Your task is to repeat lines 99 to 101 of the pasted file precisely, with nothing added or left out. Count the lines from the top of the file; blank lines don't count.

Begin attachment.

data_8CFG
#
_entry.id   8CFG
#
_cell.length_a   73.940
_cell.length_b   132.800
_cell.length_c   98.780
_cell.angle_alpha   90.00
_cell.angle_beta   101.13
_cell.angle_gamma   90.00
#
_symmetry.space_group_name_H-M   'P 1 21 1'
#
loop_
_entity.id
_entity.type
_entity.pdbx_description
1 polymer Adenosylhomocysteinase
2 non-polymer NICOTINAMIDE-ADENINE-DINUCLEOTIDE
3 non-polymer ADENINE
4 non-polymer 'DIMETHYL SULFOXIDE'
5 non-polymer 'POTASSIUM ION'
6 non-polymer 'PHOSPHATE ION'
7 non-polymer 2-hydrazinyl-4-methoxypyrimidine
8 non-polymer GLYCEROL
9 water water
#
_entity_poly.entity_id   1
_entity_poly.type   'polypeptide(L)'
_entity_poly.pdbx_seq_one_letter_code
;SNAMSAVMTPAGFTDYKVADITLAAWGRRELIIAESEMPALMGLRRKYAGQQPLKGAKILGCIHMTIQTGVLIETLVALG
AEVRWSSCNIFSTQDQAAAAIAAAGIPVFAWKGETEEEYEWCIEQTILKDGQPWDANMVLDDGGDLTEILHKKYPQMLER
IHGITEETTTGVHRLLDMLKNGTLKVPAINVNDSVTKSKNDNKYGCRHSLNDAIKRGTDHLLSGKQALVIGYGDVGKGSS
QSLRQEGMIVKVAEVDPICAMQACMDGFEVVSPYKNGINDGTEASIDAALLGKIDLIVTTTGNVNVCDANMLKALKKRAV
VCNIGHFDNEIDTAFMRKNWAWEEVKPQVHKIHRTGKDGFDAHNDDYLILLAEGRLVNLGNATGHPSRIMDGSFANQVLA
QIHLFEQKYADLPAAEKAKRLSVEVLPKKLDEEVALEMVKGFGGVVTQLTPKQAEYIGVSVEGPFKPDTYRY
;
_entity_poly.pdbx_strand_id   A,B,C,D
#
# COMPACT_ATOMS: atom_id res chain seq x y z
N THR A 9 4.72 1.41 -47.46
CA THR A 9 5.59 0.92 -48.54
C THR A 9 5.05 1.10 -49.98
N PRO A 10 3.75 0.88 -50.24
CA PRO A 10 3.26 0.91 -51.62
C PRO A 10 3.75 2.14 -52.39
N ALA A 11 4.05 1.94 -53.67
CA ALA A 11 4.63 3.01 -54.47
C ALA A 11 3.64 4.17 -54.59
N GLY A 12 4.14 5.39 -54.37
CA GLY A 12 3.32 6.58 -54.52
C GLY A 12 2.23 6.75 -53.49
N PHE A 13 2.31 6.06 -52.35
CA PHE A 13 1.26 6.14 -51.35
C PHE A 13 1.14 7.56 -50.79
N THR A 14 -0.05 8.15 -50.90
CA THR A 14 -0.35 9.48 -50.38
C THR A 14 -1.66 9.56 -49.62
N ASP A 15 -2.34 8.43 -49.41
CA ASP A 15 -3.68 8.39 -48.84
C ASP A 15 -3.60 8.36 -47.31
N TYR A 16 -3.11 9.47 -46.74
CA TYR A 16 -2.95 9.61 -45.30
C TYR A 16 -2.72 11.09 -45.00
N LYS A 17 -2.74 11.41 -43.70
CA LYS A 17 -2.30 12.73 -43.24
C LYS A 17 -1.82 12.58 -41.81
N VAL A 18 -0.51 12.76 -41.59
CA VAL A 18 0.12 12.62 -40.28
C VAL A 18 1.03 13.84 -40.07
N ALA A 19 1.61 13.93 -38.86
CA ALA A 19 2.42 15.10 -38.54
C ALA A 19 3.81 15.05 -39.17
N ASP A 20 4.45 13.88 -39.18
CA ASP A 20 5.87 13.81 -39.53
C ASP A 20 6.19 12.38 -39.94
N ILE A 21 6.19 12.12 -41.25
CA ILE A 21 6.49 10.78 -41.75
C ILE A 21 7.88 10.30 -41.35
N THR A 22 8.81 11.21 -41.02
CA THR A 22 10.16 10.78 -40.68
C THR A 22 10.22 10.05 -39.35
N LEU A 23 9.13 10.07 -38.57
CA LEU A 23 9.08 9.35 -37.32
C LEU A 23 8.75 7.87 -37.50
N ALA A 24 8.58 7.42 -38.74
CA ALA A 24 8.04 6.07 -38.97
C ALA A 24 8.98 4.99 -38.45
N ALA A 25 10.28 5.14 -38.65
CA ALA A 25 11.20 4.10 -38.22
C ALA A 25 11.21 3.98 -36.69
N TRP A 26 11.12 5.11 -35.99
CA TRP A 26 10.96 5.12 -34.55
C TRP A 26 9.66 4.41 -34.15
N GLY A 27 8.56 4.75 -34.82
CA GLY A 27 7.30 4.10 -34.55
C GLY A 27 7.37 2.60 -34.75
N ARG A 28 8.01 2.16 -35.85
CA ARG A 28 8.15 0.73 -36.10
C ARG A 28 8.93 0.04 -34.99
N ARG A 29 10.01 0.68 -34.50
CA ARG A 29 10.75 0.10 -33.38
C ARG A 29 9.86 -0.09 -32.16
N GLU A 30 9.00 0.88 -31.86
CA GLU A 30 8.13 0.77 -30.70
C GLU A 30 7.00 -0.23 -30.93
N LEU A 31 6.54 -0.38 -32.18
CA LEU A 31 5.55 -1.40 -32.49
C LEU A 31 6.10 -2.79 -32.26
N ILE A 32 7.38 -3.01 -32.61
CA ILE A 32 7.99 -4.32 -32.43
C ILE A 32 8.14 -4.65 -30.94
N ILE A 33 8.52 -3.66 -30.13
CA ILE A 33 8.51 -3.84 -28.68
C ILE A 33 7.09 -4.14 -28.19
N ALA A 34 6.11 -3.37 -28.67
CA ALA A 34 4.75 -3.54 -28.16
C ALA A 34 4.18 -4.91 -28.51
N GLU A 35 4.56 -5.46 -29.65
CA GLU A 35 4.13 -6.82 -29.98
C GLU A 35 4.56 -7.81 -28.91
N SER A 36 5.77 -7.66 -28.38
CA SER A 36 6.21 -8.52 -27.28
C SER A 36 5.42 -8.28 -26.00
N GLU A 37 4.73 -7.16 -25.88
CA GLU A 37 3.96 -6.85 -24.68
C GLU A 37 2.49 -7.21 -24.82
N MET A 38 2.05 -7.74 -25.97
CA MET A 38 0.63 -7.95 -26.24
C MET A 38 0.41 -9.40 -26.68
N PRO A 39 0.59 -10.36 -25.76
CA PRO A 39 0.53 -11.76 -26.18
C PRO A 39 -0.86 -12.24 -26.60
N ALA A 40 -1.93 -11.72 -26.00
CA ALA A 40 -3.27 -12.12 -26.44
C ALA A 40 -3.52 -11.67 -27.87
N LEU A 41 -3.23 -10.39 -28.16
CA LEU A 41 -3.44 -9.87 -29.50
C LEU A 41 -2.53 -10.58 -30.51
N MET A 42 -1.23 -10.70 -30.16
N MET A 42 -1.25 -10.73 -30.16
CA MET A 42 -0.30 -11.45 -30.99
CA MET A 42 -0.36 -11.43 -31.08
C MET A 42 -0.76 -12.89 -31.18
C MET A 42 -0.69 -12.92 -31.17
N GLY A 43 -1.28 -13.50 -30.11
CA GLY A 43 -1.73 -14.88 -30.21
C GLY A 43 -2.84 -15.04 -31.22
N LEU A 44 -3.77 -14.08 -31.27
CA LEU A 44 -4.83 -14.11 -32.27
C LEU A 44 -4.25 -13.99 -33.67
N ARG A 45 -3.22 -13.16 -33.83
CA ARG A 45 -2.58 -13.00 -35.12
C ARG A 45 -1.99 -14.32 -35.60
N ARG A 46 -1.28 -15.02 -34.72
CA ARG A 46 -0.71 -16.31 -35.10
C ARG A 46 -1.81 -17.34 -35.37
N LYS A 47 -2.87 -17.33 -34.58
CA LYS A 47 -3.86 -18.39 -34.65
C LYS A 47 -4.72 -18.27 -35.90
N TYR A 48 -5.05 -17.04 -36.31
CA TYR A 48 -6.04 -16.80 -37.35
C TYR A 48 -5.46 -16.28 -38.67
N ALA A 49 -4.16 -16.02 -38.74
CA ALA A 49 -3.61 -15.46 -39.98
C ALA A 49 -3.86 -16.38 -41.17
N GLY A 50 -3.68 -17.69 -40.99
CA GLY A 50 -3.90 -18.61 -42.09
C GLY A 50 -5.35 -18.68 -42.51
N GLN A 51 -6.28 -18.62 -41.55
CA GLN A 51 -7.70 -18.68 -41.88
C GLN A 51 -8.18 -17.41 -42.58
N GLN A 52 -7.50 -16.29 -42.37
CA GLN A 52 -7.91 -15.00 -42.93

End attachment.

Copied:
CA ARG A 28 8.15 0.73 -36.10
C ARG A 28 8.93 0.04 -34.99
N ARG A 29 10.01 0.68 -34.50